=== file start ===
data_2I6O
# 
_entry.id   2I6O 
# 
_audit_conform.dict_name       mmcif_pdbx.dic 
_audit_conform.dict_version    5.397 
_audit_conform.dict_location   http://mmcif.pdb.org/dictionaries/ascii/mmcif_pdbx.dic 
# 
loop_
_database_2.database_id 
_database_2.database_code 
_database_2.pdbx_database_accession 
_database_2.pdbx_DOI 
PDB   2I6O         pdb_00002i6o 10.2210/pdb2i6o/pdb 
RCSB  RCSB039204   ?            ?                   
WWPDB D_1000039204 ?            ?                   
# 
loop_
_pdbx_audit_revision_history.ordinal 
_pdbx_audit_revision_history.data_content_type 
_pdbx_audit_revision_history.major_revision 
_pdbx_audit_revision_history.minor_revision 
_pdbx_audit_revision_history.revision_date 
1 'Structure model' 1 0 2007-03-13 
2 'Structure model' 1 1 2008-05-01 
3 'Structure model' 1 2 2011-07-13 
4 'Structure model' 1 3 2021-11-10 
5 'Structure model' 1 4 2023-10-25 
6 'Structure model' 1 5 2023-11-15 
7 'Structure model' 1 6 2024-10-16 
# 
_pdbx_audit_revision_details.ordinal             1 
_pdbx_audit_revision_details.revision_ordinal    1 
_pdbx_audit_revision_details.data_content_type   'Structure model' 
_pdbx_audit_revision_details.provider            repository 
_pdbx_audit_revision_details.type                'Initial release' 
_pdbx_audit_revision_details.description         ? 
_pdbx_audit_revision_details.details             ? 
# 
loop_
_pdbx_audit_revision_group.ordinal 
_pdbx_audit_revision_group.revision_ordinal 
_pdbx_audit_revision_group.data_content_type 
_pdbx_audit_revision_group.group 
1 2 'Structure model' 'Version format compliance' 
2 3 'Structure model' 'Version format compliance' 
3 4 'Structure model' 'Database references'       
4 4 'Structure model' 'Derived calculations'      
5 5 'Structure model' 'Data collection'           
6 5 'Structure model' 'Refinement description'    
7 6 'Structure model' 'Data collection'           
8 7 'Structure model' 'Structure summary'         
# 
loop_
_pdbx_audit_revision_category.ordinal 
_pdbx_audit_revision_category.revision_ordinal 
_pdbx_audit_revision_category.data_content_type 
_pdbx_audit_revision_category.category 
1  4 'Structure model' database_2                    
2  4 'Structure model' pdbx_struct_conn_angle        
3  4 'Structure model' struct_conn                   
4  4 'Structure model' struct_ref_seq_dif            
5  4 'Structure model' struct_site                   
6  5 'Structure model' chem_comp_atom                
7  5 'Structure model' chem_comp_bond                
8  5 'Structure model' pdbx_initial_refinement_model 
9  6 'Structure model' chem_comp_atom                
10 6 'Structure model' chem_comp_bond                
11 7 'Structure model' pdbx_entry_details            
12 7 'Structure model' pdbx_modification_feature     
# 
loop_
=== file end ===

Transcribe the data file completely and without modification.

data_2I6O
# 
_entry.id   2I6O 
# 
_audit_conform.dict_name       mmcif_pdbx.dic 
_audit_conform.dict_version    5.397 
_audit_conform.dict_location   http://mmcif.pdb.org/dictionaries/ascii/mmcif_pdbx.dic 
# 
loop_
_database_2.database_id 
_database_2.database_code 
_database_2.pdbx_database_accession 
_database_2.pdbx_DOI 
PDB   2I6O         pdb_00002i6o 10.2210/pdb2i6o/pdb 
RCSB  RCSB039204   ?            ?                   
WWPDB D_1000039204 ?            ?                   
# 
loop_
_pdbx_audit_revision_history.ordinal 
_pdbx_audit_revision_history.data_content_type 
_pdbx_audit_revision_history.major_revision 
_pdbx_audit_revision_history.minor_revision 
_pdbx_audit_revision_history.revision_date 
1 'Structure model' 1 0 2007-03-13 
2 'Structure model' 1 1 2008-05-01 
3 'Structure model' 1 2 2011-07-13 
4 'Structure model' 1 3 2021-11-10 
5 'Structure model' 1 4 2023-10-25 
6 'Structure model' 1 5 2023-11-15 
7 'Structure model' 1 6 2024-10-16 
# 
_pdbx_audit_revision_details.ordinal             1 
_pdbx_audit_revision_details.revision_ordinal    1 
_pdbx_audit_revision_details.data_content_type   'Structure model' 
_pdbx_audit_revision_details.provider            repository 
_pdbx_audit_revision_details.type                'Initial release' 
_pdbx_audit_revision_details.description         ? 
_pdbx_audit_revision_details.details             ? 
# 
loop_
_pdbx_audit_revision_group.ordinal 
_pdbx_audit_revision_group.revision_ordinal 
_pdbx_audit_revision_group.data_content_type 
_pdbx_audit_revision_group.group 
1 2 'Structure model' 'Version format compliance' 
2 3 'Structure model' 'Version format compliance' 
3 4 'Structure model' 'Database references'       
4 4 'Structure model' 'Derived calculations'      
5 5 'Structure model' 'Data collection'           
6 5 'Structure model' 'Refinement description'    
7 6 'Structure model' 'Data collection'           
8 7 'Structure model' 'Structure summary'         
# 
loop_
_pdbx_audit_revision_category.ordinal 
_pdbx_audit_revision_category.revision_ordinal 
_pdbx_audit_revision_category.data_content_type 
_pdbx_audit_revision_category.category 
1  4 'Structure model' database_2                    
2  4 'Structure model' pdbx_struct_conn_angle        
3  4 'Structure model' struct_conn                   
4  4 'Structure model' struct_ref_seq_dif            
5  4 'Structure model' struct_site                   
6  5 'Structure model' chem_comp_atom                
7  5 'Structure model' chem_comp_bond                
8  5 'Structure model' pdbx_initial_refinement_model 
9  6 'Structure model' chem_comp_atom                
10 6 'Structure model' chem_comp_bond                
11 7 'Structure model' pdbx_entry_details            
12 7 'Structure model' pdbx_modification_feature     
# 
loop_